We are well advanced on our creation of a new 'Link Trainer' at Ashburton, it will be for the aviation museum but is actually being built off-site.
This is somewhat of a replica of the WWII era Link Trainer, there must have been many of these in NZ and a few survive, we even had one that has basic movement controls and the instructors' station with the plotting 'crab'. We do not try to get this fully operational and being 80 years old we do not allow museum visitor to play with it. Our new unit is being built to the same basic design and size and will be operational and available for mature visitors to go through a training exercise.
The base unit is a steel frame in which is mounted a reduction gearbox and a big(ish) stepper motor. This unit of course supports the trainer 'aircraft' and will provide 360 degrees azimuth movement.
The aircraft will be mounted at top of a vertical column and will be able to pitch 22 degrees up and down and roll 22 port/starboard. Control surfaces will move in response to pilot control inputs.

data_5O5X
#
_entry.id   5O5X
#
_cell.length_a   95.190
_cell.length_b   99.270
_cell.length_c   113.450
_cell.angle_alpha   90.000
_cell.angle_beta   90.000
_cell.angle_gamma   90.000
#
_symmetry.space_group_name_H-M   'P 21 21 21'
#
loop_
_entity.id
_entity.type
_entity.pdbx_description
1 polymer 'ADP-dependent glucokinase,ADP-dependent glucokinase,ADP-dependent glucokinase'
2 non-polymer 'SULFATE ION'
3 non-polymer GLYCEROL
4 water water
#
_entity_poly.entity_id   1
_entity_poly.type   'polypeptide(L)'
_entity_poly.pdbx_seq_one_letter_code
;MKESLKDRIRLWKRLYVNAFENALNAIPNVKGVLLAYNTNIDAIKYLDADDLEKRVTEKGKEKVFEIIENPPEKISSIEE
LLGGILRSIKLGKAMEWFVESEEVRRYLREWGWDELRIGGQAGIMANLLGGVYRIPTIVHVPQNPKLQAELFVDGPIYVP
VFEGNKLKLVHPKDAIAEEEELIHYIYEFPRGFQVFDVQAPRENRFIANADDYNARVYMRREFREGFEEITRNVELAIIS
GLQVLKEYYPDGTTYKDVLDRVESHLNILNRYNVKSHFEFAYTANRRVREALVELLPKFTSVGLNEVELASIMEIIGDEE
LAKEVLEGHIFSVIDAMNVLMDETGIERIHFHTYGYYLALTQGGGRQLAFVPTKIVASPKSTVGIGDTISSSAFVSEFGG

The aircraft will be enclosed as per the original. There will be basic controls, control column with wheel, rudder pedals, trim x 2 , flaps, throttle etc etc.
Although somewhat resembling an original Link Trainer there will be no air turbine or bellows, we are using steppers for movement and VDU for the panel. MS Flight Simulator (I am not sure of the version yet).
Using MSFS does give us scope for expansion of the Link experience to include scenery (although there is not much to see outside when flying IMC) and potential landing etc.
We have an A3 plotter to record the 'flight' as was done with the WWII 'crab'.
We have various documents, charts, etc relating to the 4 way Radio Ranges and installed around the world. In our vision a pilot could arrive somewhere off the east coast of the South Island and use the radio beam system to find Christchurch and make an approach, all with the hood down and without ILS, GPS, VOR or NDB to find his way relying only on compass and morse code signals on his radio receiver. Success will be when he breaks through the clag to see the runway ahead of him!
The base is well advanced, the wings are in the paint shop, the fuselage is almost ready for painting. Controls are well on the way, the upholstery has arrived.